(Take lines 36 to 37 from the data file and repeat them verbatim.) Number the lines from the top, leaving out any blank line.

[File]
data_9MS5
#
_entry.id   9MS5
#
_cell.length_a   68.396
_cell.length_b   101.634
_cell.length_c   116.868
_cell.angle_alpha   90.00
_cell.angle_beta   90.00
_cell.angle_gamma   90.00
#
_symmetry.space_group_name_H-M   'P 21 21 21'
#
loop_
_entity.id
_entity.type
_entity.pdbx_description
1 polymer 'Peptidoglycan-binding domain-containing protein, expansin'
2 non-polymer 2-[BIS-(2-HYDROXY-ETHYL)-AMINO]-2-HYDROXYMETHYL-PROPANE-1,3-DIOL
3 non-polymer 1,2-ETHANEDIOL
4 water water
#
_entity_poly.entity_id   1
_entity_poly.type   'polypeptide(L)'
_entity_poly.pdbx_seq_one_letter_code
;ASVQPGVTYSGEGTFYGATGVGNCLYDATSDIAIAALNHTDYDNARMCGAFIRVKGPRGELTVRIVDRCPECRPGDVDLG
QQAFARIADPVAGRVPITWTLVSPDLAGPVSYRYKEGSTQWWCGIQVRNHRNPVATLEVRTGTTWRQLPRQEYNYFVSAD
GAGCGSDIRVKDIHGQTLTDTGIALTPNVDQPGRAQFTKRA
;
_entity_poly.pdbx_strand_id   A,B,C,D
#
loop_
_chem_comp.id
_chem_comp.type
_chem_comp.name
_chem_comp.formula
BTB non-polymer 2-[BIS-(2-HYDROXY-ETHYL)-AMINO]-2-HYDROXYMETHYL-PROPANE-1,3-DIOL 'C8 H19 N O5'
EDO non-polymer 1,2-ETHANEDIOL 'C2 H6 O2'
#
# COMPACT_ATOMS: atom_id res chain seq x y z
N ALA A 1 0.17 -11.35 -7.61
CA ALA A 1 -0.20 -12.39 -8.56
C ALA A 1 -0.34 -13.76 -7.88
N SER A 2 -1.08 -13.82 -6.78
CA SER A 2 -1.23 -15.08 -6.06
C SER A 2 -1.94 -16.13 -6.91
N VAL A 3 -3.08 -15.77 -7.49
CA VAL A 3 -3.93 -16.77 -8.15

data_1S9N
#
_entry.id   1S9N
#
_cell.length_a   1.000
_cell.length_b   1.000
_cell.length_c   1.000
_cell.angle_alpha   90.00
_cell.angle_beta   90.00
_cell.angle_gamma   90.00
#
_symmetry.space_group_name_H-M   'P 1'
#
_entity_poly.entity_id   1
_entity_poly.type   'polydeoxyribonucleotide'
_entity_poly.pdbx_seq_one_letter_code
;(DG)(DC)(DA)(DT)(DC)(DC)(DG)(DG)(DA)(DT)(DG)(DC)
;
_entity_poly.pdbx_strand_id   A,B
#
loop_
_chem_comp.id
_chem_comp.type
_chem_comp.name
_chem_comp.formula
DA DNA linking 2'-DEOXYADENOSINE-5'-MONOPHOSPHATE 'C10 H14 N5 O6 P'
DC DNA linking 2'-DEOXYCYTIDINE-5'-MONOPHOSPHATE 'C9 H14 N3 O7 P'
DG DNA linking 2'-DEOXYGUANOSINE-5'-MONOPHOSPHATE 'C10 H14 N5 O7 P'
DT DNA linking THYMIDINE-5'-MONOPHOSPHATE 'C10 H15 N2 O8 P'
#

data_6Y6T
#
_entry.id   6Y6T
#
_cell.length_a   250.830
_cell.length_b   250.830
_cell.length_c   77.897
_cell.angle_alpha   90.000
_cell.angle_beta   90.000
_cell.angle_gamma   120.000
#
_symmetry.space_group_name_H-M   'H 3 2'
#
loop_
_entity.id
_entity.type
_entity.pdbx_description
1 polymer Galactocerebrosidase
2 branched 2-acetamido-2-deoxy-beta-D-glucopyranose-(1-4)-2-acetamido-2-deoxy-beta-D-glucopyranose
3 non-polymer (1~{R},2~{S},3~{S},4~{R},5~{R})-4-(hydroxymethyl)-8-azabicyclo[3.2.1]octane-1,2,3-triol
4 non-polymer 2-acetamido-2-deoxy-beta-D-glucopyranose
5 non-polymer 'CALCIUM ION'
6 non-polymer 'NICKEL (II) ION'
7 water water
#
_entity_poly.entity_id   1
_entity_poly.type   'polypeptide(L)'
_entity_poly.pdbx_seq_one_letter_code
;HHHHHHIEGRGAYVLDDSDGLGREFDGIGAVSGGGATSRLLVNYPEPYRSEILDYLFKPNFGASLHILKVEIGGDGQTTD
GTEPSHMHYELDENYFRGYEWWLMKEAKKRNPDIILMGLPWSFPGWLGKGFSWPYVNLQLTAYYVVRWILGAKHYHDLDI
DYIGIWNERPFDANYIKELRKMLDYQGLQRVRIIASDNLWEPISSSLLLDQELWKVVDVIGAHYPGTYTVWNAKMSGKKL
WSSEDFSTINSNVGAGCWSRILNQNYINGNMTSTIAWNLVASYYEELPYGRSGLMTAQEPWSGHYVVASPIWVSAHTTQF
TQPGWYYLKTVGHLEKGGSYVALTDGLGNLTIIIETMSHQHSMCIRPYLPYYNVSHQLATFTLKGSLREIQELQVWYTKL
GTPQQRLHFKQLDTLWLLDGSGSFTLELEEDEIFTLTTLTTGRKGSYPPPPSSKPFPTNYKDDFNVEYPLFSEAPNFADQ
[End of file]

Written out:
_chem_comp.formula
BTB non-polymer 2-[BIS-(2-HYDROXY-ETHYL)-AMINO]-2-HYDROXYMETHYL-PROPANE-1,3-DIOL 'C8 H19 N O5'